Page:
The U.S. Sentencing Commission voted to apply retroactively a proposed amendment to federal crack cocaine sentencing guidelines to lower sentences as much as three years. The effect would be to entitle as many as 12,000 federal prisoners to seek reduced sentences if they meet certain criteria.
Congress passed the Fair Sentencing Act in 2010, recognizing the fundamental unfairness in cocaine sentencing policy in bipartisan legislation. The Sentencing Commission’s action would remedy some of the worst of the sentencing disparities.
The average sentence reduction for eligible offenders will be three years, according to a statement by the U.S. Courts Administrative Office.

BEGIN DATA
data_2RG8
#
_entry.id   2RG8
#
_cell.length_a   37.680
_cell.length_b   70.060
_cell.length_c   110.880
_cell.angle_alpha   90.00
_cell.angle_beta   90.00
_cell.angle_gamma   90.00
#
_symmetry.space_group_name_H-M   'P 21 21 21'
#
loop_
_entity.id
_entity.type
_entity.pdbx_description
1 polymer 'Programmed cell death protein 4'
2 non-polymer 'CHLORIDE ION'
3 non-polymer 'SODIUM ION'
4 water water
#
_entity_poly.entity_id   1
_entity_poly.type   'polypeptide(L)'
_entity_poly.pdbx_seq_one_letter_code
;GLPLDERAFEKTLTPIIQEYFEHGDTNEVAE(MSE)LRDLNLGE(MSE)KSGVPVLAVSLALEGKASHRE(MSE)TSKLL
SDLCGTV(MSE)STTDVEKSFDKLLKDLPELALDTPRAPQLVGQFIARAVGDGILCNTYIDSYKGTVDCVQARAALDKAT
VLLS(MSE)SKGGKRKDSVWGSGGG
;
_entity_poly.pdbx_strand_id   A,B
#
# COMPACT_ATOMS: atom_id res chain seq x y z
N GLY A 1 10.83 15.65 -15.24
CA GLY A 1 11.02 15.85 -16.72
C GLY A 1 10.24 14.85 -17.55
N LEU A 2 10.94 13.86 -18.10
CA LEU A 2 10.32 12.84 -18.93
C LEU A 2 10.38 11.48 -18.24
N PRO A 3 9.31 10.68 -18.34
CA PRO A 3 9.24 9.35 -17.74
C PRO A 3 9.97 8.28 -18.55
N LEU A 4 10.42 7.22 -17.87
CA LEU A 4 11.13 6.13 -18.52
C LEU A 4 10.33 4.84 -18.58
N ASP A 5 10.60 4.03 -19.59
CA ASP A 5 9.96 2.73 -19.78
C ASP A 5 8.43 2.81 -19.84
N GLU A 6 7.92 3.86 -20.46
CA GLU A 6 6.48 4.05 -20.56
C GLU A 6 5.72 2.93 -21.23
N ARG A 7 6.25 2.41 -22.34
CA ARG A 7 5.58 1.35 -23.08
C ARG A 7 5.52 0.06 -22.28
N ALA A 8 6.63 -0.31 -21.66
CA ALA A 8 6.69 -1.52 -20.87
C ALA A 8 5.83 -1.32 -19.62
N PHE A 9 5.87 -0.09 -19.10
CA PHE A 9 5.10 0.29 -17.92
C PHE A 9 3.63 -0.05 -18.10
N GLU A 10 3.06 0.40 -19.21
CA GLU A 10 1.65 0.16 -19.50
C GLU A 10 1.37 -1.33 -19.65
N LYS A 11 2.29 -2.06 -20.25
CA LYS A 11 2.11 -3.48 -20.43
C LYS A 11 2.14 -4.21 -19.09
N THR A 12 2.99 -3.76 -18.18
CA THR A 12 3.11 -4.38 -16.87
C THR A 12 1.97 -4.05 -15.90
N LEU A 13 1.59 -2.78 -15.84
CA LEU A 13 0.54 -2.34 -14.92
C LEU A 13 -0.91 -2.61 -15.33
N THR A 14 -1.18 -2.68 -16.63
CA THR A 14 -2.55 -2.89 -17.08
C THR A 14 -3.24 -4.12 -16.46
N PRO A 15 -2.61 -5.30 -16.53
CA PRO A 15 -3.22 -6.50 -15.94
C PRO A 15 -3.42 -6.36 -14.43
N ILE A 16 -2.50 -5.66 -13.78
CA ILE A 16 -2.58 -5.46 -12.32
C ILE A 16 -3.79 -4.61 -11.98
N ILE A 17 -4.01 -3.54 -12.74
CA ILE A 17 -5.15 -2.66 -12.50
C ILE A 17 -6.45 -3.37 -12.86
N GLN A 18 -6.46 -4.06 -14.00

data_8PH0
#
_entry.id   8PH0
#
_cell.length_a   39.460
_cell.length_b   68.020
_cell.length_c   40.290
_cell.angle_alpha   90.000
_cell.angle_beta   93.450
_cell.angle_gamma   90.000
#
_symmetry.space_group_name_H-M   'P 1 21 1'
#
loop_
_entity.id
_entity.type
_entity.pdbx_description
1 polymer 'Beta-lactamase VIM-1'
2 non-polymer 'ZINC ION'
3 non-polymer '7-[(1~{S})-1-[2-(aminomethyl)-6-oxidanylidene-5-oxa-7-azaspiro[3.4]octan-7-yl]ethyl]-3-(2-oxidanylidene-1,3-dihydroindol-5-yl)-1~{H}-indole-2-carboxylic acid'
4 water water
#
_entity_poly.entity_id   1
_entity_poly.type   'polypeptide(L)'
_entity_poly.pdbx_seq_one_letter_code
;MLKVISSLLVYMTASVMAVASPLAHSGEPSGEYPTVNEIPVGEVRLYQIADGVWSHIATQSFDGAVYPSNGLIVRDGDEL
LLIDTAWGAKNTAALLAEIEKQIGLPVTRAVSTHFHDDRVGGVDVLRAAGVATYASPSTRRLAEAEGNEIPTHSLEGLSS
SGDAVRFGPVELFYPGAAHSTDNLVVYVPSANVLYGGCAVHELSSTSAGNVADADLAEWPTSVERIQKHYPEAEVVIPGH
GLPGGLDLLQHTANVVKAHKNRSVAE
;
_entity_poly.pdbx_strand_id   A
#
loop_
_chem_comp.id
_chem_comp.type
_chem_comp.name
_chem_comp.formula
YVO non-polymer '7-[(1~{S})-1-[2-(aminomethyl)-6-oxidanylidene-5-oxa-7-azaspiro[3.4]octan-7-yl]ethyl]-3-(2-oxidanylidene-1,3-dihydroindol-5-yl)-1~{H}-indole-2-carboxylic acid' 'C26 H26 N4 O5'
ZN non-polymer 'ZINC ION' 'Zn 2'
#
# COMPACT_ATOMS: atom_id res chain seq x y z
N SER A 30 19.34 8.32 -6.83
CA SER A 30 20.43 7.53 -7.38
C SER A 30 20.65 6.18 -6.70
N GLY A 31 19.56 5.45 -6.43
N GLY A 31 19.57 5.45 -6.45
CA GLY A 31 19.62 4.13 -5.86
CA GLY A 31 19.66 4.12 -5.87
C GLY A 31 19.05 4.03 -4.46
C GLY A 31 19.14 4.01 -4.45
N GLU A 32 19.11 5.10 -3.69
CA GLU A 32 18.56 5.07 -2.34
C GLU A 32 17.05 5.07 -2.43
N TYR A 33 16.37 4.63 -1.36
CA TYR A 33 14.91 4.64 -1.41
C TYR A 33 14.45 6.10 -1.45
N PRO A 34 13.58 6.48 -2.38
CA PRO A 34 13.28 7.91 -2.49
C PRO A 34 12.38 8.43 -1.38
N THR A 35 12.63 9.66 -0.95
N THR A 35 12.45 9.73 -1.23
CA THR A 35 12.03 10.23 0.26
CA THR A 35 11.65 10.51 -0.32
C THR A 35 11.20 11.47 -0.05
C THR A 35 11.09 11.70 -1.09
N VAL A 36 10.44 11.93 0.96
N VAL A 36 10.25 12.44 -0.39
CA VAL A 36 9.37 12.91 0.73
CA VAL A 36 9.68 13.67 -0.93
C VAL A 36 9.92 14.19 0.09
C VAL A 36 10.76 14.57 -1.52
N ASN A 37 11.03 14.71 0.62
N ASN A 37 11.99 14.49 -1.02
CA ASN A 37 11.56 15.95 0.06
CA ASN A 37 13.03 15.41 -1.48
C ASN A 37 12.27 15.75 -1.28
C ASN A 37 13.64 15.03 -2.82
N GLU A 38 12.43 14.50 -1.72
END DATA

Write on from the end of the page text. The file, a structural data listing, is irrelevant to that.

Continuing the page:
For years federal sentencing policy provided much harsher sentences for sale and possession of crack cocaine that for a similar amount of powder cocaine, in response to the epidemic use of crack in the 1990s.
Congress concluded that the disparity was unfair. The Bureau of Prisons estimates the retroactive application of the Fair Sentencing Act of 2010 amendment could save $200 million within five years.
Despite the change, many crack offenders will still serve mandatory five and 10-year sentences.